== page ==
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Endometriosis & Social Justice Podcast: Featuring Shannon Cohn, Director of Below The Belt

Shannon Cohn, Documentary Producer, and Director has been broadcasted on PBS, Nat Geo, and Discovery Channel. Before becoming a filmmaker, she practiced international law and was part of the legal team who prosecuted Enron.

Endometriosis is a disease where endometrial-like tissue forms outside of the uterus in other different parts of the body. Some of the symptoms include pelvic and abdominal pain, bloating, gastrointestinal issues, infertility, and many other symptoms and diagnoses. 


Shannon Cohn describes that all of the work comes from a personal place. She has endometriosis and has two young daughters with a seven-time increased risk of having the disease. At 16, Shannon experienced her first symptoms similar to GI symptoms. She did not hear the word endometriosis until 13 years later when at 29 years old she had ovarian cyst surgery and her doctor offhandedly made the diagnosis after in the post-op. Shannon felt terrified of the stats about how it affects fertility as it was part of her own personal wish to have children. She went back to her OB-GYN with complex questions and although she was a great obstetrician to her, she wasn’t well-equipped to answer in-depth about the retraces and nor was she qualified to treat Endometriosis.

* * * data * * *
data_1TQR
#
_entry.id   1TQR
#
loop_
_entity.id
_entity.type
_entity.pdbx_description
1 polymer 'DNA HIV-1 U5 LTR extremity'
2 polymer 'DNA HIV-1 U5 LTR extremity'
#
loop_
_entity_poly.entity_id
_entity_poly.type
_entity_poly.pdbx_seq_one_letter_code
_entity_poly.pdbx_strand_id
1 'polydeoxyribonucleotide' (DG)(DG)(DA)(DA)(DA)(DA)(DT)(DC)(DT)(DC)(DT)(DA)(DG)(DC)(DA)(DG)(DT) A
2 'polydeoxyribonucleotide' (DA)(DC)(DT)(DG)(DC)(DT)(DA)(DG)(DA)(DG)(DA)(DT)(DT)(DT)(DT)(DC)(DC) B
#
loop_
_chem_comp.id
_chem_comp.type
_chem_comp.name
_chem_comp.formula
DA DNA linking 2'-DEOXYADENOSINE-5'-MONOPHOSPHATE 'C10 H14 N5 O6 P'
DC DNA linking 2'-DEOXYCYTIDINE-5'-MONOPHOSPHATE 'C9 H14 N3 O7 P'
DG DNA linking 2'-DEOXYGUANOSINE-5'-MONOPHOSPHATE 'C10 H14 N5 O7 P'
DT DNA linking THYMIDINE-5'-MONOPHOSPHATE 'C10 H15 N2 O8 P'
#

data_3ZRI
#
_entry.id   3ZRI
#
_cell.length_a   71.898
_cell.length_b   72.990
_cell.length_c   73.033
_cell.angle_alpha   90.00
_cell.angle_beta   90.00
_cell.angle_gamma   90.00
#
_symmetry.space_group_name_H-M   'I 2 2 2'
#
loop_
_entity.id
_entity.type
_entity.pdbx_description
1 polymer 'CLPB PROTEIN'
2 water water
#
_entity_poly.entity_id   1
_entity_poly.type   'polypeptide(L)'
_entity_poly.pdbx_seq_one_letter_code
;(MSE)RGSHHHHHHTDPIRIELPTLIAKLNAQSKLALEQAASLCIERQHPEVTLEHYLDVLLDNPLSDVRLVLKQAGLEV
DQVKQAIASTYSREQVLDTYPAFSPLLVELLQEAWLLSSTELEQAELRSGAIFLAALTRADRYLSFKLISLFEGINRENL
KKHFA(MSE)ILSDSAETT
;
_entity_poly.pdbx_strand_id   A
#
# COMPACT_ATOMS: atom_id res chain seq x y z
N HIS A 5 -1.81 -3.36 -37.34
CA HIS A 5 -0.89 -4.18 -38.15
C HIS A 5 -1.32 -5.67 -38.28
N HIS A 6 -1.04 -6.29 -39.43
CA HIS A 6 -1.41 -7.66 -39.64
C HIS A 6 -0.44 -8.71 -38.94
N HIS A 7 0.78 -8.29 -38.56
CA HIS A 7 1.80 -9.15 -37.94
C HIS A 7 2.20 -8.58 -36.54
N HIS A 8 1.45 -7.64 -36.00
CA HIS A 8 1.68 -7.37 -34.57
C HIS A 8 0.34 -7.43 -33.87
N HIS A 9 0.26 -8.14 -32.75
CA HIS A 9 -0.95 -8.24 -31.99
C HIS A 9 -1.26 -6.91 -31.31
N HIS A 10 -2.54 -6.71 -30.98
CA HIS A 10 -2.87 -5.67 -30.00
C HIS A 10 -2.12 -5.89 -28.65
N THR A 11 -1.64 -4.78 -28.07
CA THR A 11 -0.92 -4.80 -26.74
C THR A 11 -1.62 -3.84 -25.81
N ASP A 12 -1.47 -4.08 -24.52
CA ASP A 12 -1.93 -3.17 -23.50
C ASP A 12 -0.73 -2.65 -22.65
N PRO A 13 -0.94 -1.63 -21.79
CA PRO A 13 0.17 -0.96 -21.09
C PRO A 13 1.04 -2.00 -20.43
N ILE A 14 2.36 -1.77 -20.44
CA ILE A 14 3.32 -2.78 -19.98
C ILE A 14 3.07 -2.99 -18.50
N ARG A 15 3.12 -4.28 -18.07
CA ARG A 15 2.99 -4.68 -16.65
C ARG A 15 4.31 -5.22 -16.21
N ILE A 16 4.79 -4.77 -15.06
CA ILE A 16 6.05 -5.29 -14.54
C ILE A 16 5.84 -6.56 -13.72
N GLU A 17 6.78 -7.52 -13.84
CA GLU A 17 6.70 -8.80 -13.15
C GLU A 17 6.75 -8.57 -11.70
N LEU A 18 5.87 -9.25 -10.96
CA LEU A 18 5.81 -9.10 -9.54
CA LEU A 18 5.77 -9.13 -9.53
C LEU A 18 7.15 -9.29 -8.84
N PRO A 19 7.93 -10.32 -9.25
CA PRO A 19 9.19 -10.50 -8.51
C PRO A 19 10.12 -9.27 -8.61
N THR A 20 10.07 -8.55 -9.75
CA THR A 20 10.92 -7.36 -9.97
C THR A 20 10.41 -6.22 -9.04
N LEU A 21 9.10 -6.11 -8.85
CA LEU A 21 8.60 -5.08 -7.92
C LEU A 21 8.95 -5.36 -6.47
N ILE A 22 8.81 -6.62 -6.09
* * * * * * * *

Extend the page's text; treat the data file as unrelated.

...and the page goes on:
Billions of dollars in the US each year are due to lost productivity, medical costs, and all of the things that physically the disease puts on. Why are people not recognizing it? It feels almost criminal. 

It could change the lives of so many people to get them the care they need sooner and improve their quality of life. Below the Belt is geared more towards highlighting social justice issues surrounding the diagnosis and as the name implies below the belt, implies that unfair treatment. 

Shannon wanted to make a film and tell a story of the disease and people highlighted who live with it to bring the story to mainstream audiences by making the content digestible and personal. 

“One way to do that is to highlight the social justice issues that this disease does raise. I say it’s a perfect, awful storm of so many things like stigma and taboo. Historically with menstrual health or women’s health conditions below the waist, below the belt, so to speak, is the gender bias in medicine, racial bias in medicine, which compounds the issue and informed consent.”

Shannon speaks about a nurse at UCLA going to E.R., and the doctors weren’t taking her seriously. She could feel like she wasn’t being believed. So she started taking her boyfriend, who was a computer programmer, appointments with her to the E.R. with her because she found a market difference, that if he were there, they would listen to her more, and sometimes she would even let him speak for her on a health condition that was affecting her body.

She happens to be an African-American woman and her boyfriend at the time was a white man. Shannon decided to examine that and shine a light on it to say that this is happening.

“But it’s not just one thing. We have to change national discourse or international discourse around the disease, break the taboos, talking about menstruation periods, endometriosis, and related conditions that historically have been, you know, wrapped in like a silence, basically, or whispered about that needs to change.”

And it is changing. 

It all starts with awareness and shining a light on the issues so that people understand these are issues because it is holding back progress. When people understand and are aware of them, then we can all start working to change.

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